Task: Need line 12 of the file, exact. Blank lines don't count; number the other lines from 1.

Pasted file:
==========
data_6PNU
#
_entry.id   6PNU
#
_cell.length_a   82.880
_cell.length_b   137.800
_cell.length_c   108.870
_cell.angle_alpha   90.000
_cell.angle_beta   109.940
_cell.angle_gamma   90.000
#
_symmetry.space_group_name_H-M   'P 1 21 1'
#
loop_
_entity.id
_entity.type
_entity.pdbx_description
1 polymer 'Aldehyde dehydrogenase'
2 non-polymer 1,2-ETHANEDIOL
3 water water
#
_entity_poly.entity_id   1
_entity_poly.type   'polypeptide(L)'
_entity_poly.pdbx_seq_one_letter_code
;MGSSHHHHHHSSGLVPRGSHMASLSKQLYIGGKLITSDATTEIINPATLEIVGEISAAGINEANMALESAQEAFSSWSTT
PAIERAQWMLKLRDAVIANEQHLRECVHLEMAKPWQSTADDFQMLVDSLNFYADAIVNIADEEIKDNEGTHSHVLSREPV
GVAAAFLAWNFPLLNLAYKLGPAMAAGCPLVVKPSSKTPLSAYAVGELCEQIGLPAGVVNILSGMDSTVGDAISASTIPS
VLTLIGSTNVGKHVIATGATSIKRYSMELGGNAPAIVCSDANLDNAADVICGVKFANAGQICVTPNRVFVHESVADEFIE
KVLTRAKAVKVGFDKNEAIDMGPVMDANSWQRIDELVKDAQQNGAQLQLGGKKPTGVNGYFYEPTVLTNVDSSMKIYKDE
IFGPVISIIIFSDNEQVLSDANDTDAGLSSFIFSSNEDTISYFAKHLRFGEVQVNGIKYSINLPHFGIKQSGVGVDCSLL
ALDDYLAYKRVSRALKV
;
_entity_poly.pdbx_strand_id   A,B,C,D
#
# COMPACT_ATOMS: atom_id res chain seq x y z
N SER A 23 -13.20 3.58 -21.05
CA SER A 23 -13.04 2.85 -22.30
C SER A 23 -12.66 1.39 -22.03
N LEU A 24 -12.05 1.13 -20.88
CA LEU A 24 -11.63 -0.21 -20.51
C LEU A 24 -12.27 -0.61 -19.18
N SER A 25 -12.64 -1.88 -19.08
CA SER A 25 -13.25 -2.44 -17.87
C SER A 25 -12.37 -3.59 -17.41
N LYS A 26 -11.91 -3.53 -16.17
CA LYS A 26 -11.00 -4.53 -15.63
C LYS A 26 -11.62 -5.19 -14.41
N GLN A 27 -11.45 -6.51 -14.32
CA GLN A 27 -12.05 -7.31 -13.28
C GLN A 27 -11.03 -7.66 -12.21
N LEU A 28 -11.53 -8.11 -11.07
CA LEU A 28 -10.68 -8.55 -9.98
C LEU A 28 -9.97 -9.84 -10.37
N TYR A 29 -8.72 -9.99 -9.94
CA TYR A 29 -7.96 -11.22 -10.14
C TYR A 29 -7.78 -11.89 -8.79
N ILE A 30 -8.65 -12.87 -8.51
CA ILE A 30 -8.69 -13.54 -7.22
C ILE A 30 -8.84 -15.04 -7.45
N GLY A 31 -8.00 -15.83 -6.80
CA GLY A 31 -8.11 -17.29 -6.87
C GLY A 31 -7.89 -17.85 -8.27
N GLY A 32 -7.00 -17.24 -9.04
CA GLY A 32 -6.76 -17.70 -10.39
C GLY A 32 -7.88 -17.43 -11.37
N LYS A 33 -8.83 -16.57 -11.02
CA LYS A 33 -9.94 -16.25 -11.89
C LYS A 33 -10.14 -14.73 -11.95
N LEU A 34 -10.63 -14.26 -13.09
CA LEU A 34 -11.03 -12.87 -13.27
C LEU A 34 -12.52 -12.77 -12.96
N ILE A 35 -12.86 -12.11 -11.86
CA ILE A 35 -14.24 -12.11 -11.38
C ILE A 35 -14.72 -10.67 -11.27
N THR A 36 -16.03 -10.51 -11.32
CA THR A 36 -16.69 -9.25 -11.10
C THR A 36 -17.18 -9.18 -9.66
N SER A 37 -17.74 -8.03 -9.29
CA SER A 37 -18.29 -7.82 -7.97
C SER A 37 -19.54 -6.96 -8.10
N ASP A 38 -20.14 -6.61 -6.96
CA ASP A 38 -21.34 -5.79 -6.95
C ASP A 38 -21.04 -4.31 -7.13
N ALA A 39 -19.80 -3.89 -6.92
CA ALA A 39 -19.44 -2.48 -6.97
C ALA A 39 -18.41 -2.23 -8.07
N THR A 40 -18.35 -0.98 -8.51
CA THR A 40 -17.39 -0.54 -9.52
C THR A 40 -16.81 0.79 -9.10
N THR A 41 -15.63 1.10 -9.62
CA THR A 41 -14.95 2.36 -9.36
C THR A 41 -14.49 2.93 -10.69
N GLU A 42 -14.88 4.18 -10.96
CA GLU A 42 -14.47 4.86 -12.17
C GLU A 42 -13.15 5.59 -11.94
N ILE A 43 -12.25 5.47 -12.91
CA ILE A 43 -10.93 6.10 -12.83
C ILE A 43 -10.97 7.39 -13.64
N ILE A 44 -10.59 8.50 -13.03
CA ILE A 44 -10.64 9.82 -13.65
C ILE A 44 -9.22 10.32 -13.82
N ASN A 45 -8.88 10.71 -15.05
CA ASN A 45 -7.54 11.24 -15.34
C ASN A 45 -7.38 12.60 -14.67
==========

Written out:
_symmetry.space_group_name_H-M   'P 1 21 1'